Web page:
Friday, 28 January 2011

Japan's trade surplus doubles but debt downgraded

There was good news on Japan on Thursday. From AFP/CNA:

Japan's trade surplus more than doubled in 2010 and exports to key trade partner China hit a record high, data showed Thursday, as robust overseas demand indicated gathering momentum for a fragile recovery.

Analysts said that the second consecutive monthly acceleration in Japan's exports in December, which grew 13 percent year-on-year, also showed that the country's economy was starting to move forward after a lull.

But there was also bad news. Again from AFP/CNA:

Japan's currency tumbled on Thursday after credit ratings agency Standard & Poor's downgraded Tokyo's public debt for the first time since 2002.

The dollar rose to 82.86 yen compared with 82.16 yen a day earlier...

S&P cut Japan's sovereign debt rating to "AA minus" from "AA", accusing the government of lacking a "coherent strategy" in efforts to ease a mountain of debt.

Elsewhere, the economic reports were mixed.

Reuters reports the US data:

U.S. housing and factory data on Thursday showed the economy still gaining strength in December but at a pace unlikely to cause the Federal Reserve to rethink its stimulus program...

The National Association of Realtors said its Pending Home Sales Index, based on contracts signed in December, rose 2 percent to 93.7. The increase, which was above economists' expectations for a 1.0 percent gain, pointed to another rise in sales of previously owned homes this month.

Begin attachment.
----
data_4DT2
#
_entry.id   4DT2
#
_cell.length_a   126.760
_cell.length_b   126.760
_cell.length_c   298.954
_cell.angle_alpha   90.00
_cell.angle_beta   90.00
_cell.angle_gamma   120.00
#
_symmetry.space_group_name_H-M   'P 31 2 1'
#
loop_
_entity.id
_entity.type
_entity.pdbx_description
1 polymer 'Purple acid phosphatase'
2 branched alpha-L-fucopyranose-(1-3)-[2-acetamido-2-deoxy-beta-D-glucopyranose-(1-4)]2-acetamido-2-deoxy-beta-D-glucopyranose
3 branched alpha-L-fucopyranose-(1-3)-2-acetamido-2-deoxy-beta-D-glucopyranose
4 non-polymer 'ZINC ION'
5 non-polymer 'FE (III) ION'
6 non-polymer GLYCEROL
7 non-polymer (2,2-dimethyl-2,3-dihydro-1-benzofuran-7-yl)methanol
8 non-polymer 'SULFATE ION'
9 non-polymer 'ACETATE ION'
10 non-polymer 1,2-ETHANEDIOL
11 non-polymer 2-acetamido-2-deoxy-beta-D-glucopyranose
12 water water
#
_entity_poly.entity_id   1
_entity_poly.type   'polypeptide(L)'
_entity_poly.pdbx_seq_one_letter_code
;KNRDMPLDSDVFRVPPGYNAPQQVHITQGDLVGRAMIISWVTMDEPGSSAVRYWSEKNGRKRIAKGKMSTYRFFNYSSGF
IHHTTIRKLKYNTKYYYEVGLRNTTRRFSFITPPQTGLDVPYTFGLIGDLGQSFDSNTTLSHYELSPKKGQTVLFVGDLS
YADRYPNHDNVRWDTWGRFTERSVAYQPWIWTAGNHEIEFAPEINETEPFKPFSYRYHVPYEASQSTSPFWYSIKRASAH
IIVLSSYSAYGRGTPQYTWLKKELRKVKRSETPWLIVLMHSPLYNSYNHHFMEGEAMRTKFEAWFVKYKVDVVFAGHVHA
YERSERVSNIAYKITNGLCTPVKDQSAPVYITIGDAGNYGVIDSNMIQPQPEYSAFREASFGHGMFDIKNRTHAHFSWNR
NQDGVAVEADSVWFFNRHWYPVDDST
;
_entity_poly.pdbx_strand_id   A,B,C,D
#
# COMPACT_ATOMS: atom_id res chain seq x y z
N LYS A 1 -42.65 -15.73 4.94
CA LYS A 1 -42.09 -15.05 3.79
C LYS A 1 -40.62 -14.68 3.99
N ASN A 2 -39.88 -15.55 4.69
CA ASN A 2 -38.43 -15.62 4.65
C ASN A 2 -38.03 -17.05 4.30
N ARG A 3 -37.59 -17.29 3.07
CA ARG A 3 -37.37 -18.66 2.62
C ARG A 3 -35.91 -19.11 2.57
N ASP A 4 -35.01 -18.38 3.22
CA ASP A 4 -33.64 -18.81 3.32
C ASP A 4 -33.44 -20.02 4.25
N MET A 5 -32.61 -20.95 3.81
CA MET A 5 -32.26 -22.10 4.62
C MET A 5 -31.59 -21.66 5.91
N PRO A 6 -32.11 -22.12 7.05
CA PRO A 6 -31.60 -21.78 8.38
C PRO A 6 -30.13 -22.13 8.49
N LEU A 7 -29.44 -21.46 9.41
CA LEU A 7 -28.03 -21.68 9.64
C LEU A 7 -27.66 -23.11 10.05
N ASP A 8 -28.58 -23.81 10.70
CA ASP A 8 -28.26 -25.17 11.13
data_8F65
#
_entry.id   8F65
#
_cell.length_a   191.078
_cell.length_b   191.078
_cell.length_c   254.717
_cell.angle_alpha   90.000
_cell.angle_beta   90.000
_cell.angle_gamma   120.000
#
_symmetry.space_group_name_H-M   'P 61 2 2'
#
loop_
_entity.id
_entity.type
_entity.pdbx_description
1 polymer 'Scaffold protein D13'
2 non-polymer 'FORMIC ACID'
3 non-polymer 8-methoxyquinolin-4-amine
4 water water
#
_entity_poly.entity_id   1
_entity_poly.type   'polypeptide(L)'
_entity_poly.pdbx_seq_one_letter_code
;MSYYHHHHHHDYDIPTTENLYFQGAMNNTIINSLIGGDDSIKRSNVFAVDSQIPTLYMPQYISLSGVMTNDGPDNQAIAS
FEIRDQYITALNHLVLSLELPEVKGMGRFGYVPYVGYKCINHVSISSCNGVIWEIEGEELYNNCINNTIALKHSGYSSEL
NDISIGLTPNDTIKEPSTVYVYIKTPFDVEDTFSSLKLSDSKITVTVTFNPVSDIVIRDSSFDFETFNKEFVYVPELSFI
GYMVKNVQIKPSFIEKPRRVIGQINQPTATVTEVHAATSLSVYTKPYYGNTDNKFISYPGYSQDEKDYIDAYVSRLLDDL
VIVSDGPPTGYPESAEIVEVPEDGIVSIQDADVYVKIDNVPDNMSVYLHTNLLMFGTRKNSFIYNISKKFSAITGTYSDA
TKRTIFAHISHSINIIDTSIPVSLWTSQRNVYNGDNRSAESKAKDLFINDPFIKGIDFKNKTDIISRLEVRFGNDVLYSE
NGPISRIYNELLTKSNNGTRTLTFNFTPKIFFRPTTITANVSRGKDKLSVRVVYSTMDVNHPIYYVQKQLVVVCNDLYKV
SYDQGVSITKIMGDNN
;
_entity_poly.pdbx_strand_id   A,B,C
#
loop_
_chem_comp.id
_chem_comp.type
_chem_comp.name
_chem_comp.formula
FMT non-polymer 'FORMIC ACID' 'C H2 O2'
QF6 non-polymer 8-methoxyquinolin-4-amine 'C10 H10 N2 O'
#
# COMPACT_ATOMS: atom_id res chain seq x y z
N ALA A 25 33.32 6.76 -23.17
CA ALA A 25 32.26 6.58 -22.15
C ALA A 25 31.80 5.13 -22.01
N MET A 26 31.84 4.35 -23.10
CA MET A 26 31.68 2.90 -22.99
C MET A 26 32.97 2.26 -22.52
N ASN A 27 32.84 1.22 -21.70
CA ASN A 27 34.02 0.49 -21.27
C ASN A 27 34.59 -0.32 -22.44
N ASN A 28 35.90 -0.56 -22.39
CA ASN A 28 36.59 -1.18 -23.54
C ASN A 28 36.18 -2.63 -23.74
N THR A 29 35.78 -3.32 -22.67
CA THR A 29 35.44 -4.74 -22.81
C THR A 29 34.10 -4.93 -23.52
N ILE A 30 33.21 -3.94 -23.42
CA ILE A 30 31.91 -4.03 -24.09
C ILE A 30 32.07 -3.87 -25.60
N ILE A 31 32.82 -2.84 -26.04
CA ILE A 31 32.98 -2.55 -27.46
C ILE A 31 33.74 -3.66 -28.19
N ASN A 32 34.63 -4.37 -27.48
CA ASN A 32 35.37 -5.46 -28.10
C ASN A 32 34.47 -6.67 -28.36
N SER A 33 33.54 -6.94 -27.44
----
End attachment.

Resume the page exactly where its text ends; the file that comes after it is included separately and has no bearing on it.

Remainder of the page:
A separate report from the Commerce Department showed orders for a range of domestically manufactured goods gained 0.5 percent last month. But a nearly 100 percent drop in civilian aircraft pulled overall orders down 2.5 percent.

Economists shrugged off a surprise jump in new claims for unemployment benefit as a result of bad weather rather than a sudden setback for the labor market.

Meanwhile, there has been a dip in confidence in the euro area. Bloomberg reports:

European confidence in the economic outlook held close to the highest in more than three years in January as manufacturers became more optimistic.

An index of executive and consumer sentiment in the euro area slipped to 106.5 from a revised 106.6 in December, the European Commission in Brussels said today. The December reading was the highest since September 2007. Economists had forecast a gain to 106.7, the median of 25 estimates in a Bloomberg News survey showed.

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